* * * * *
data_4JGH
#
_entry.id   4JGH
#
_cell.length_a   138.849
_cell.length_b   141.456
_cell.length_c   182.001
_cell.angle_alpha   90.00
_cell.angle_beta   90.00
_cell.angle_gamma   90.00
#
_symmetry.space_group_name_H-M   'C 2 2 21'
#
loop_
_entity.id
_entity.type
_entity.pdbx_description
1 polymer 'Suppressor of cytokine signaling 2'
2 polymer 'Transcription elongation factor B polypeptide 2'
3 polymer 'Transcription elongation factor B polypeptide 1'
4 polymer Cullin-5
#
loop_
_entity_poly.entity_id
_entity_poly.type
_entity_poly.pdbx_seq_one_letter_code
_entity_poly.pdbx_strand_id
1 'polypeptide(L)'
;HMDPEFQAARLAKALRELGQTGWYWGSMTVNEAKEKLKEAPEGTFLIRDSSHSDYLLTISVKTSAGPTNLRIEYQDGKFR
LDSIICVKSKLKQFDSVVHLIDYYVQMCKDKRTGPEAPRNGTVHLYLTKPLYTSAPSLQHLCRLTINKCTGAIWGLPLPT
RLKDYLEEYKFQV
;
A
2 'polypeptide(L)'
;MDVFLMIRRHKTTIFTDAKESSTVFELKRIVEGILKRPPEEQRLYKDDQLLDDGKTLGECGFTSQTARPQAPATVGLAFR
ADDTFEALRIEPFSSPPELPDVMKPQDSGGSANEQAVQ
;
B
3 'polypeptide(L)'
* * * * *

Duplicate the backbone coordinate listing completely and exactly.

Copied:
data_4JGH
#
_entry.id   4JGH
#
_cell.length_a   138.849
_cell.length_b   141.456
_cell.length_c   182.001
_cell.angle_alpha   90.00
_cell.angle_beta   90.00
_cell.angle_gamma   90.00
#
_symmetry.space_group_name_H-M   'C 2 2 21'
#
loop_
_entity.id
_entity.type
_entity.pdbx_description
1 polymer 'Suppressor of cytokine signaling 2'
2 polymer 'Transcription elongation factor B polypeptide 2'
3 polymer 'Transcription elongation factor B polypeptide 1'
4 polymer Cullin-5
#
loop_
_entity_poly.entity_id
_entity_poly.type
_entity_poly.pdbx_seq_one_letter_code
_entity_poly.pdbx_strand_id
1 'polypeptide(L)'
;HMDPEFQAARLAKALRELGQTGWYWGSMTVNEAKEKLKEAPEGTFLIRDSSHSDYLLTISVKTSAGPTNLRIEYQDGKFR
LDSIICVKSKLKQFDSVVHLIDYYVQMCKDKRTGPEAPRNGTVHLYLTKPLYTSAPSLQHLCRLTINKCTGAIWGLPLPT
RLKDYLEEYKFQV
;
A
2 'polypeptide(L)'
;MDVFLMIRRHKTTIFTDAKESSTVFELKRIVEGILKRPPEEQRLYKDDQLLDDGKTLGECGFTSQTARPQAPATVGLAFR
ADDTFEALRIEPFSSPPELPDVMKPQDSGGSANEQAVQ
;
B
3 'polypeptide(L)'